For Somali girl Halima Mohmoud, 11, a dream came true recently. She is now enrolled in school despite the hardships she and her family go through every day.
“This is my first time in school. My parents are pastoralists and live in the village,” said Halima in an interview with UNICEF. “Education is important to me because it will help in future.”
However, many other children in Somalia – like Halima’s eight siblings – do not go to school.
"The disappearance of formal education systems in Somalia has lowered the national enrollment rate to around 31% (22% for girls as compared with 34% for boys)," according to the World Bank. "Girls, in particular, are less likely to attend school due to domestic responsibilities. Nearly 75% of females between 15-24 years are illiterate, one of the world’s highest levels of gender disparity."
But a new campaign strives to reverse the situation. Government officials in Somalia launched the Go 2 School initiative to get one million more children into schools.
The drive to get parents to bring their children to free government schools will be bolstered by plans to build and renovate schools, train and support teachers, increase the capacity of ministries, and provide youth training facilities.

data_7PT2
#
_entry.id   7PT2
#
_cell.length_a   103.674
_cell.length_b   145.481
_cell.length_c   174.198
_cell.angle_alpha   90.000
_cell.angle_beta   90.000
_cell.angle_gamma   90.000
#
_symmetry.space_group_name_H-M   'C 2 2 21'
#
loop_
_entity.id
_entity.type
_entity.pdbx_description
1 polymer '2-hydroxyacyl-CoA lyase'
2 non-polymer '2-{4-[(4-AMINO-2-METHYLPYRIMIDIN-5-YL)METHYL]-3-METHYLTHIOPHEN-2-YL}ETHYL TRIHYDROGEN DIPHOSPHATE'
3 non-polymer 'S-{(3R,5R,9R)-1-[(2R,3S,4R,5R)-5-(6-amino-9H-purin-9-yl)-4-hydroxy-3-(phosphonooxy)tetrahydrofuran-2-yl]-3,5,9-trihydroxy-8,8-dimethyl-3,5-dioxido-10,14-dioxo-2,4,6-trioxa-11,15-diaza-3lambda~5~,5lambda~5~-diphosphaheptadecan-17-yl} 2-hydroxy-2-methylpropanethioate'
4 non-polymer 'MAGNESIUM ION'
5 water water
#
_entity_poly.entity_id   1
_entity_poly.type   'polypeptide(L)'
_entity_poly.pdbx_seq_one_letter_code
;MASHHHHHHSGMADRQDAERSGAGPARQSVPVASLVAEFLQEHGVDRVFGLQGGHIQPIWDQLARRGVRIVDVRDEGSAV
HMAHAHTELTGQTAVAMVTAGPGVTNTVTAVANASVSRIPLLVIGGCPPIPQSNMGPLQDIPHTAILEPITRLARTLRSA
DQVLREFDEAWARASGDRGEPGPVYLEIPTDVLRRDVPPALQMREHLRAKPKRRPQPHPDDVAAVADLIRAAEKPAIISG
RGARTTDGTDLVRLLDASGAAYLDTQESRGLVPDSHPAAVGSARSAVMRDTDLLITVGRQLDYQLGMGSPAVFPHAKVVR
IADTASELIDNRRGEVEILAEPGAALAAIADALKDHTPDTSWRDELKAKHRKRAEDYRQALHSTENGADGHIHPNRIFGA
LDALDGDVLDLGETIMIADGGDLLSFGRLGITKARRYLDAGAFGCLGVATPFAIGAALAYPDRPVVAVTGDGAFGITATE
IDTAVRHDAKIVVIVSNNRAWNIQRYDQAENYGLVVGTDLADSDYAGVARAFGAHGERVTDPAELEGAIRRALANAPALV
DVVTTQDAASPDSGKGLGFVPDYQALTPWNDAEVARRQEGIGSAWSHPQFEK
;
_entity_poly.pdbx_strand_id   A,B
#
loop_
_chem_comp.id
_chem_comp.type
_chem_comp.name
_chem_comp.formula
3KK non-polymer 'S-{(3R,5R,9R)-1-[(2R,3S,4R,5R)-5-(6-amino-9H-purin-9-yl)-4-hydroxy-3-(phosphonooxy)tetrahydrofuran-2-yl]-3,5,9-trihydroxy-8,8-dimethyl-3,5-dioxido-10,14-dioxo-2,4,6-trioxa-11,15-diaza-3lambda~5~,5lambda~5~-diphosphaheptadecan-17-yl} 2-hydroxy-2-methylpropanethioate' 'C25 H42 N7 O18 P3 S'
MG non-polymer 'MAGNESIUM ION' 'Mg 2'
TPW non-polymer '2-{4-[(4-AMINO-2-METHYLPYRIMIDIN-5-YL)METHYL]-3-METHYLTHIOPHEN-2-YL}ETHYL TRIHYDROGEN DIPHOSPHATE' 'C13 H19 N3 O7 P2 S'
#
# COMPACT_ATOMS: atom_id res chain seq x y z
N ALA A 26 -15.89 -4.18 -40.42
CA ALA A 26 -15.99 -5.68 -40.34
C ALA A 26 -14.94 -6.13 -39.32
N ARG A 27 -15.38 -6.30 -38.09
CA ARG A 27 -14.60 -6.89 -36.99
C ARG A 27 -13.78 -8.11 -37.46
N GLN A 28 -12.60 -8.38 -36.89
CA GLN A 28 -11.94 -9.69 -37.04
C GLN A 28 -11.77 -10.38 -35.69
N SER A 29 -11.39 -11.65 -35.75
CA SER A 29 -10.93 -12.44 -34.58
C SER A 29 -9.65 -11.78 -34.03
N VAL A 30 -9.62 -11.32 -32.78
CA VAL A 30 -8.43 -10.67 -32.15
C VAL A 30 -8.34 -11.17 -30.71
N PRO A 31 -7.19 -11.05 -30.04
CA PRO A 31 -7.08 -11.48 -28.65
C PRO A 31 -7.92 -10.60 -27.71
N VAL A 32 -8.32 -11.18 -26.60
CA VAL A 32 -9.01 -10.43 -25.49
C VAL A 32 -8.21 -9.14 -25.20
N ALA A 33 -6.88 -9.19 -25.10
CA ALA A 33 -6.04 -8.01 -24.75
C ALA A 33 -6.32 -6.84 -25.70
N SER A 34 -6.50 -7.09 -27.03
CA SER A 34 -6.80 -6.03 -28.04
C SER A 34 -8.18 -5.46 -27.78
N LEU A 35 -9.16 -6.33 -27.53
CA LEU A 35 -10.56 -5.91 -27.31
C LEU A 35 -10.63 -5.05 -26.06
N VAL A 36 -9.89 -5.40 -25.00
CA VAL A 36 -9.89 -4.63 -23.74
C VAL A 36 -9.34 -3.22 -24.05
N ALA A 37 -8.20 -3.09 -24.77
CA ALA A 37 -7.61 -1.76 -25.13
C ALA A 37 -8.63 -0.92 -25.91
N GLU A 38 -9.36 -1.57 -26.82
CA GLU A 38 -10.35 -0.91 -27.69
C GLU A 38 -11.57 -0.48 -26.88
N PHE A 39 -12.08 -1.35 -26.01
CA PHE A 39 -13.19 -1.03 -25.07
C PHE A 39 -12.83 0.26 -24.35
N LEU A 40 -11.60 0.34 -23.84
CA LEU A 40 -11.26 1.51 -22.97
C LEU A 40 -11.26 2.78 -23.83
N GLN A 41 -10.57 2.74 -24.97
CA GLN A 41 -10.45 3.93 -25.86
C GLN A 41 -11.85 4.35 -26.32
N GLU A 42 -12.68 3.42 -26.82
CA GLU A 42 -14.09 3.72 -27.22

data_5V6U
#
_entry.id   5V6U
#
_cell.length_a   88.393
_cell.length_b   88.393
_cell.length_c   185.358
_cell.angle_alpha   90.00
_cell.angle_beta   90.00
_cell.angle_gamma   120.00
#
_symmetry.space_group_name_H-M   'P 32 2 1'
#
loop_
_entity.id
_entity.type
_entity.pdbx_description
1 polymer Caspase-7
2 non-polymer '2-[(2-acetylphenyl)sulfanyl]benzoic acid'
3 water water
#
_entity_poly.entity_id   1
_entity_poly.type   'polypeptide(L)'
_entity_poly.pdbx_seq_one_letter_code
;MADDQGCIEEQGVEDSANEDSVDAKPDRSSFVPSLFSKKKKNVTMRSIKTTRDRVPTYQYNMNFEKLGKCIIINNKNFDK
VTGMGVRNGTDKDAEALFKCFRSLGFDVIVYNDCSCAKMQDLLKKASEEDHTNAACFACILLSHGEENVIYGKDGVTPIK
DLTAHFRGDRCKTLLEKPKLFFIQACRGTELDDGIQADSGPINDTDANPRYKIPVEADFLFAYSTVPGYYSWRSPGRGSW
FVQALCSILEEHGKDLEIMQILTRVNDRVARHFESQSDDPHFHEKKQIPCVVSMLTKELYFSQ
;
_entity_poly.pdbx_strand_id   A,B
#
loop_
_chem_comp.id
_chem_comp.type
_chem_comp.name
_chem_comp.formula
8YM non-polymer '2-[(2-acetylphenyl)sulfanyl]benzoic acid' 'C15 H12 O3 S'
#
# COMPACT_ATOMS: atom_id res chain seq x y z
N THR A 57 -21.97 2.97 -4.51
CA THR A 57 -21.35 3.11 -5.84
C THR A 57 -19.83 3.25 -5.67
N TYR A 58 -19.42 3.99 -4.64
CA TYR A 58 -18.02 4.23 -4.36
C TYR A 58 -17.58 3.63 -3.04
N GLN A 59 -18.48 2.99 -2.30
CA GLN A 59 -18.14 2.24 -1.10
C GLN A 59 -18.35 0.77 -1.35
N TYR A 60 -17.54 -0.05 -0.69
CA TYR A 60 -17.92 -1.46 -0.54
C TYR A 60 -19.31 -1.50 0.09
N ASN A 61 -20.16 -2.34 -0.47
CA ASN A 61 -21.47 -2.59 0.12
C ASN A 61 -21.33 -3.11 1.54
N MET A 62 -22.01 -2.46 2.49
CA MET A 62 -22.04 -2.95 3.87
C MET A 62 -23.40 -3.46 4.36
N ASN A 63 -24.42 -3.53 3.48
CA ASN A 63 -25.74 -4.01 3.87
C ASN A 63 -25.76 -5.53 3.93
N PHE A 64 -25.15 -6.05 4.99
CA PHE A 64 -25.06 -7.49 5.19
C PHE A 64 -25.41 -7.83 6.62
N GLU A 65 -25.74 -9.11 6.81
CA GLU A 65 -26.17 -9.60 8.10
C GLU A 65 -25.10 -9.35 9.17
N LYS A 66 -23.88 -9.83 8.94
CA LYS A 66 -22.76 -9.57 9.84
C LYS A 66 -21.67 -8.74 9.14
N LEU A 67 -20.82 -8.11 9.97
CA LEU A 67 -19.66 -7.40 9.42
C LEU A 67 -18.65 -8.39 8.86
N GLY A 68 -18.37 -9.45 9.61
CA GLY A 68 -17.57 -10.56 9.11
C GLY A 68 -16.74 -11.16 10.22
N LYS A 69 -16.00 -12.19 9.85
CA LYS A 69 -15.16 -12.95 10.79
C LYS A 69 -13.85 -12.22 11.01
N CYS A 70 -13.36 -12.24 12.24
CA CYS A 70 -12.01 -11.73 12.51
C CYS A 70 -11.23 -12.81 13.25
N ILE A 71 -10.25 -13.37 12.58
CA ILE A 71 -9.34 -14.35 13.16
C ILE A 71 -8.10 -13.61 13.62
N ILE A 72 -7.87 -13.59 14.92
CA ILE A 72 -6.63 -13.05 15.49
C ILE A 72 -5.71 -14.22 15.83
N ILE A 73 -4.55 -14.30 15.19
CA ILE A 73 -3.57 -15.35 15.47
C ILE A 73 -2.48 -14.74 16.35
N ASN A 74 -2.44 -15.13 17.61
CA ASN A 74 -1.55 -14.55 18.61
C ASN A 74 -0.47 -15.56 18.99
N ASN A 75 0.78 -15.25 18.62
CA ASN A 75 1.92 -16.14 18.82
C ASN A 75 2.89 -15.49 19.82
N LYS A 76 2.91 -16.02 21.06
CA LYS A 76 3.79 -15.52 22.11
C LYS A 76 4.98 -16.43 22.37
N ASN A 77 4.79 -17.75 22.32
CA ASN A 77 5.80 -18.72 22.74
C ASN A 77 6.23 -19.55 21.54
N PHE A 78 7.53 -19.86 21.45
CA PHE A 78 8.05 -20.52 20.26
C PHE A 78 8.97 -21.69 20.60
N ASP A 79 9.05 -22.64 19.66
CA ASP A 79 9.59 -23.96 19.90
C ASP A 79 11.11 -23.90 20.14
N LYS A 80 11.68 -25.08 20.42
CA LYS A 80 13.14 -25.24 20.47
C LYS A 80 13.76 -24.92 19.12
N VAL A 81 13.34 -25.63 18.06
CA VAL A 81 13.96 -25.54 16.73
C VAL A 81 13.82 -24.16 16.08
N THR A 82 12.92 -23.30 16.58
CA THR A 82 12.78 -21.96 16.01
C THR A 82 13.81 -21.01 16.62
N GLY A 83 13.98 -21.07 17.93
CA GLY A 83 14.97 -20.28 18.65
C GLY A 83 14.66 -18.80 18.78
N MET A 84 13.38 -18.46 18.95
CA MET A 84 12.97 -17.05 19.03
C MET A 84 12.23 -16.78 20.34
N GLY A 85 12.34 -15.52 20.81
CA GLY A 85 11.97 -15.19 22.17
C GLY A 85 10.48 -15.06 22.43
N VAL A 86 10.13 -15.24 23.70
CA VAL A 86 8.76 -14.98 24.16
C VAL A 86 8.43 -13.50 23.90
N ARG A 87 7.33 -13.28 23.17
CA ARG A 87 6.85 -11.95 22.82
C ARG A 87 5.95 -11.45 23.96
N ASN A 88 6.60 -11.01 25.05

The initiative includes basic education for 6- to 13-year-olds as well as alternative basic education for out-of-school children, including pastoralists and the internally displaced.
The Go 2 School Initiative, which will cost $117 million over three years, is being supported by UNICEF, WFP, and UNESCO, along with a number of international NGOs.
This is an important step to rebuild the war-torn African country. The younger generation will be the pillar on which Somalia will rely to fight poverty. This is why the World Bank has placed education at the forefront of its poverty-fighting mission since 1962.
From 2000 to 2010, with help of the World Bank, countries trained more than 3 million additional teachers, built or renovated more than 2 million classrooms for 105 million children, and purchased or distributed about 300 million textbooks.
• 2.7 million girls enrolled in school in Afghanistan in 2012;
• 750,000 out-of-school children in Bangladesh got a “second chance” primary education between 2004 and 2011;
• 2.6 million books were distributed to schools and 400 classrooms were built and equipped in Chad between 2003 and 2012.
It is never too late to rebuild a nation through empowering the young generation. It is in fact, one of the first steps in a thousand-mile road. It’s a necessity to end poverty.